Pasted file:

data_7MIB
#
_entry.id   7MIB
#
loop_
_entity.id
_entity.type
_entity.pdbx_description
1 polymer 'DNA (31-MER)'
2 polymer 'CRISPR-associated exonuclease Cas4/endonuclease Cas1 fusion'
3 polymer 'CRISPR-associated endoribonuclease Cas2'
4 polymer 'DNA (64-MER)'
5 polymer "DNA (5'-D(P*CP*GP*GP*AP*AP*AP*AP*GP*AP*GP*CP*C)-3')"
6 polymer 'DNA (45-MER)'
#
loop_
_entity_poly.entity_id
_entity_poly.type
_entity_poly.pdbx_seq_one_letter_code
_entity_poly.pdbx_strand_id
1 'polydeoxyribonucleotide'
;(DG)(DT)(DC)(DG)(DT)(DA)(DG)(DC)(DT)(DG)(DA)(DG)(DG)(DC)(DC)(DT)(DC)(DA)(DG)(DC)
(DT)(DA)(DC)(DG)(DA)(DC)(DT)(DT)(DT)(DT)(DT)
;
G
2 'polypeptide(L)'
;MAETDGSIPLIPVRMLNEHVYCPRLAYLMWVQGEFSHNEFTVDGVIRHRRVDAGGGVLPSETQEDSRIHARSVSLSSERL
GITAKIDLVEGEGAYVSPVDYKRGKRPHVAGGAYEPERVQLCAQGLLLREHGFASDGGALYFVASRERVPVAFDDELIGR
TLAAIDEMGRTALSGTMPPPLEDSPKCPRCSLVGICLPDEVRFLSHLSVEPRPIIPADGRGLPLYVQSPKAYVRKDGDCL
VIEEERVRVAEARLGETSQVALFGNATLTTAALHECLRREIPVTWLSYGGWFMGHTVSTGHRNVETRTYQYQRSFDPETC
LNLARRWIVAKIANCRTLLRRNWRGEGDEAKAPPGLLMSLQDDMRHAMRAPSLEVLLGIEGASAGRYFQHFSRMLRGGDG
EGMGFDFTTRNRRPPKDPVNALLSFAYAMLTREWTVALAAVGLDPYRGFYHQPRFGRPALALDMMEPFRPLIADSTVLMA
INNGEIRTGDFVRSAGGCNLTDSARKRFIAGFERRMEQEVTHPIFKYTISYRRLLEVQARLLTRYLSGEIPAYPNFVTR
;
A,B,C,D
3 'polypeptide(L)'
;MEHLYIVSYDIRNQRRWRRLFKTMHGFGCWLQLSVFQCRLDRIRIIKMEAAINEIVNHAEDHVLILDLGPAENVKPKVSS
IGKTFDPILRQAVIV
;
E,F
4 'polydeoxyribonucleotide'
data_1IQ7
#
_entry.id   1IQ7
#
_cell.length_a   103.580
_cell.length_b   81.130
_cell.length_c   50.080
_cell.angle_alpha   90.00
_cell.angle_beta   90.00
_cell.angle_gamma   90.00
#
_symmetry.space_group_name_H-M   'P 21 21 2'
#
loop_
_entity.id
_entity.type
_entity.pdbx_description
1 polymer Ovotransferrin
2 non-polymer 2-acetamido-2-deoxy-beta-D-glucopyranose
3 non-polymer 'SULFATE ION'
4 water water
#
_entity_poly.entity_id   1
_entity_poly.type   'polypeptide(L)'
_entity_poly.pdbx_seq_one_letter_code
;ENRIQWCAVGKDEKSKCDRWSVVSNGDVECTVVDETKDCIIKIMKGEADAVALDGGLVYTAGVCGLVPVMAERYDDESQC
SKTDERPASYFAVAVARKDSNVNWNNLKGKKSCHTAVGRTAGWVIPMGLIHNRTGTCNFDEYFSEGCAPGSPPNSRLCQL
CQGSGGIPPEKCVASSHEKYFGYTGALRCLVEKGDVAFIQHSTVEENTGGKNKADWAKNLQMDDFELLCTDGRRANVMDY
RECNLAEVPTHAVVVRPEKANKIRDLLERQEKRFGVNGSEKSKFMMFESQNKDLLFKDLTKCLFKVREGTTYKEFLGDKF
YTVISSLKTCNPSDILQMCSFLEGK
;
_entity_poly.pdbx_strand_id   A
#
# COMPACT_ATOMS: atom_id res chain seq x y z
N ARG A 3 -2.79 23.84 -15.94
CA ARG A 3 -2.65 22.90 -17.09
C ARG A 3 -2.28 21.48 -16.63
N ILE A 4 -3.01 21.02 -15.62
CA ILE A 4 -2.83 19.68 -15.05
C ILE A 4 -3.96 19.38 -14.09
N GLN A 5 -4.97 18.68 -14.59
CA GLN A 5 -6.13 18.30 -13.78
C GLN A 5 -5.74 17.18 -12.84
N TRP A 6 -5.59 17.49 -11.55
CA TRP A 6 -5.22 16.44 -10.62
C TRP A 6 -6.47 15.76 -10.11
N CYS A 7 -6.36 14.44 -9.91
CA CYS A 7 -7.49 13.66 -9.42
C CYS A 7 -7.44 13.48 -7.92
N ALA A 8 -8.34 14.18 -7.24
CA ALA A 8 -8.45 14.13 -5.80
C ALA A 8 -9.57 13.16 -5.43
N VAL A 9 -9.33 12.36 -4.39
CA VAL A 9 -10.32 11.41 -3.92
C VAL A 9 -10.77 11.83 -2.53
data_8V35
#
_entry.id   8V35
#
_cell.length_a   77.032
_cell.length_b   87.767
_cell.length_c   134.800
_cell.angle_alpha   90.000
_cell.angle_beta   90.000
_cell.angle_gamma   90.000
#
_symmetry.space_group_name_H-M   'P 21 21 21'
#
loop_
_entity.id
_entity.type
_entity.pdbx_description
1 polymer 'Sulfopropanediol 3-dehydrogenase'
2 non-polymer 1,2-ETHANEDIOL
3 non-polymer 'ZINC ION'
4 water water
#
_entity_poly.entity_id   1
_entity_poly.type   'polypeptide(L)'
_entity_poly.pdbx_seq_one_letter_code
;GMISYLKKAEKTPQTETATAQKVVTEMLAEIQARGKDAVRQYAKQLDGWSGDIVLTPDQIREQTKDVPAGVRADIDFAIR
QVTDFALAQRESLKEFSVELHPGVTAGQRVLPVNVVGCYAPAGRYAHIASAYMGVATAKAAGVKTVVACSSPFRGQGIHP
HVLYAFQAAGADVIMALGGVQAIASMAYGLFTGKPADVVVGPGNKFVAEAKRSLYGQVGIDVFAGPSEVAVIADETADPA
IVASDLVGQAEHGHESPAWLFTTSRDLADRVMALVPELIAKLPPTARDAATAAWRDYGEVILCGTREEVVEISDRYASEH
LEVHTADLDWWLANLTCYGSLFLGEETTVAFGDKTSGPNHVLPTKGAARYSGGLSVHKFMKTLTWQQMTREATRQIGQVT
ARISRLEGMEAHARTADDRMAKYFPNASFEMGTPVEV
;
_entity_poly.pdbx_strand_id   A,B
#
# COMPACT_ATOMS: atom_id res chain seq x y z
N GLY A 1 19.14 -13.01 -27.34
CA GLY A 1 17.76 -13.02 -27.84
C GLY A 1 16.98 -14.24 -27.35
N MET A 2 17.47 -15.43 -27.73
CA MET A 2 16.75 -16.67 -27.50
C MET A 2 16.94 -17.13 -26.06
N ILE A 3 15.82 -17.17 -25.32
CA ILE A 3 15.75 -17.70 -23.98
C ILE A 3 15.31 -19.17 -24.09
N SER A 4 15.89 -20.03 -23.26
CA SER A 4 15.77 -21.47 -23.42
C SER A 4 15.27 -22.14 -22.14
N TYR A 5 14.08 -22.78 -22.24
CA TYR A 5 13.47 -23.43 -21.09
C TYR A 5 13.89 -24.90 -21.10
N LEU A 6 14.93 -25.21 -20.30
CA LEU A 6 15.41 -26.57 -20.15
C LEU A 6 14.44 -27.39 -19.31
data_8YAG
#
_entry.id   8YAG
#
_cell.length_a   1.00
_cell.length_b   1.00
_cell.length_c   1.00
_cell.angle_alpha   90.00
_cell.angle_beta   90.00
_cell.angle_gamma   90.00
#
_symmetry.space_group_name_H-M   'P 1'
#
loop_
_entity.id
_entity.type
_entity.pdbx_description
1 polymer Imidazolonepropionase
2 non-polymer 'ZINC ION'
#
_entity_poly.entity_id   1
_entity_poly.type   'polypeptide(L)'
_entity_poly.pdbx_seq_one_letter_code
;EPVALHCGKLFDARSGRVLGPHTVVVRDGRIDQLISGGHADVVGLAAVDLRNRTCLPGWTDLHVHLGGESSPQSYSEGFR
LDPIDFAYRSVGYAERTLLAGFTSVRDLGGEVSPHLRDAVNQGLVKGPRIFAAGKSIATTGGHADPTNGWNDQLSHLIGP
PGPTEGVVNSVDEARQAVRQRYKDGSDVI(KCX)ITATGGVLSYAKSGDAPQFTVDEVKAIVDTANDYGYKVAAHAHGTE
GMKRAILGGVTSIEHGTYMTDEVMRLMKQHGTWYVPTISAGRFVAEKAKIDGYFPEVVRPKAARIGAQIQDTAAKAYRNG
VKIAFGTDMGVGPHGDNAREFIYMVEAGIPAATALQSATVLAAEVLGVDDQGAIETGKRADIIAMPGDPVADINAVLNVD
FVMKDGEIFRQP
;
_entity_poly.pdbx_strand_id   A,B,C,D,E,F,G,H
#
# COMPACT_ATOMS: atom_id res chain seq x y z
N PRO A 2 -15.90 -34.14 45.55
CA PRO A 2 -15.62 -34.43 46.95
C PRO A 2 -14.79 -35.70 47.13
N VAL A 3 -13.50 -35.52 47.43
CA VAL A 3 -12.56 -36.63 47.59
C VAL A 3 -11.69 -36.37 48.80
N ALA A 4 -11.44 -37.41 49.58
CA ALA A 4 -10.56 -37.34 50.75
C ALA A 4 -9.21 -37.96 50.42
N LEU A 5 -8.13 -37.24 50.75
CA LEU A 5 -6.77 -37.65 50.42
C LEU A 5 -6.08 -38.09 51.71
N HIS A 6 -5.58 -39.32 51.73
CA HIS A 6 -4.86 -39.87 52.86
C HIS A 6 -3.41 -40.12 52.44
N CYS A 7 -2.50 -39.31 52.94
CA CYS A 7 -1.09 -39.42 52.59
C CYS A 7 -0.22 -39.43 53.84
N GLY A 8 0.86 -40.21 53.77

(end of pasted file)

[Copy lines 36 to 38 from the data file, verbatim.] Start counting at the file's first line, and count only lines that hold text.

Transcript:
3 'polypeptide(L)'
;MEHLYIVSYDIRNQRRWRRLFKTMHGFGCWLQLSVFQCRLDRIRIIKMEAAINEIVNHAEDHVLILDLGPAENVKPKVSS
IGKTFDPILRQAVIV